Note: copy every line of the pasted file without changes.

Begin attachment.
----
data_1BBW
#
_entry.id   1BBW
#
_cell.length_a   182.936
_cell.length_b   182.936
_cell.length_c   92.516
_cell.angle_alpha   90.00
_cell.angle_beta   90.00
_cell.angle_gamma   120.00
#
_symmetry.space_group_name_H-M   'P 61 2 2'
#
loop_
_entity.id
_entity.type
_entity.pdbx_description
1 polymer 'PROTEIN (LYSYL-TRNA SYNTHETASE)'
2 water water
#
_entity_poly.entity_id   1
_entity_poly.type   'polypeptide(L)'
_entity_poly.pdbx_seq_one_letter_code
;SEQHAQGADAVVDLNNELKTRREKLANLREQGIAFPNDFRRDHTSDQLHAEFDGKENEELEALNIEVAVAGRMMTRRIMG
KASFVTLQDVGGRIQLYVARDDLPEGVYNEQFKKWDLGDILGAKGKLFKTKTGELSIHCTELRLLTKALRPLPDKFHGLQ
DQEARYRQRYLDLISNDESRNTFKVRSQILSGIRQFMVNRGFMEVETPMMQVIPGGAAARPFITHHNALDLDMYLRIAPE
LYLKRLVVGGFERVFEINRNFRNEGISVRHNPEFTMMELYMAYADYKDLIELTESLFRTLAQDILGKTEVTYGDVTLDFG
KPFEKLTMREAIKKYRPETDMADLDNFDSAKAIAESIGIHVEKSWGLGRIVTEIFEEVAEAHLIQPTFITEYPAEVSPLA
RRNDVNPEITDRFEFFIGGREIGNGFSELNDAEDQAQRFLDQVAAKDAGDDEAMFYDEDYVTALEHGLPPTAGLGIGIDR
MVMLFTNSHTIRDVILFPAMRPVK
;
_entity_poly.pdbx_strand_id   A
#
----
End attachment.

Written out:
data_1BBW
#
_entry.id   1BBW
#
_cell.length_a   182.936
_cell.length_b   182.936
_cell.length_c   92.516
_cell.angle_alpha   90.00
_cell.angle_beta   90.00
_cell.angle_gamma   120.00
#
_symmetry.space_group_name_H-M   'P 61 2 2'
#
loop_
_entity.id
_entity.type
_entity.pdbx_description
1 polymer 'PROTEIN (LYSYL-TRNA SYNTHETASE)'
2 water water
#
_entity_poly.entity_id   1
_entity_poly.type   'polypeptide(L)'
_entity_poly.pdbx_seq_one_letter_code
;SEQHAQGADAVVDLNNELKTRREKLANLREQGIAFPNDFRRDHTSDQLHAEFDGKENEELEALNIEVAVAGRMMTRRIMG
KASFVTLQDVGGRIQLYVARDDLPEGVYNEQFKKWDLGDILGAKGKLFKTKTGELSIHCTELRLLTKALRPLPDKFHGLQ
DQEARYRQRYLDLISNDESRNTFKVRSQILSGIRQFMVNRGFMEVETPMMQVIPGGAAARPFITHHNALDLDMYLRIAPE
LYLKRLVVGGFERVFEINRNFRNEGISVRHNPEFTMMELYMAYADYKDLIELTESLFRTLAQDILGKTEVTYGDVTLDFG
KPFEKLTMREAIKKYRPETDMADLDNFDSAKAIAESIGIHVEKSWGLGRIVTEIFEEVAEAHLIQPTFITEYPAEVSPLA
RRNDVNPEITDRFEFFIGGREIGNGFSELNDAEDQAQRFLDQVAAKDAGDDEAMFYDEDYVTALEHGLPPTAGLGIGIDR
MVMLFTNSHTIRDVILFPAMRPVK
;
_entity_poly.pdbx_strand_id   A
#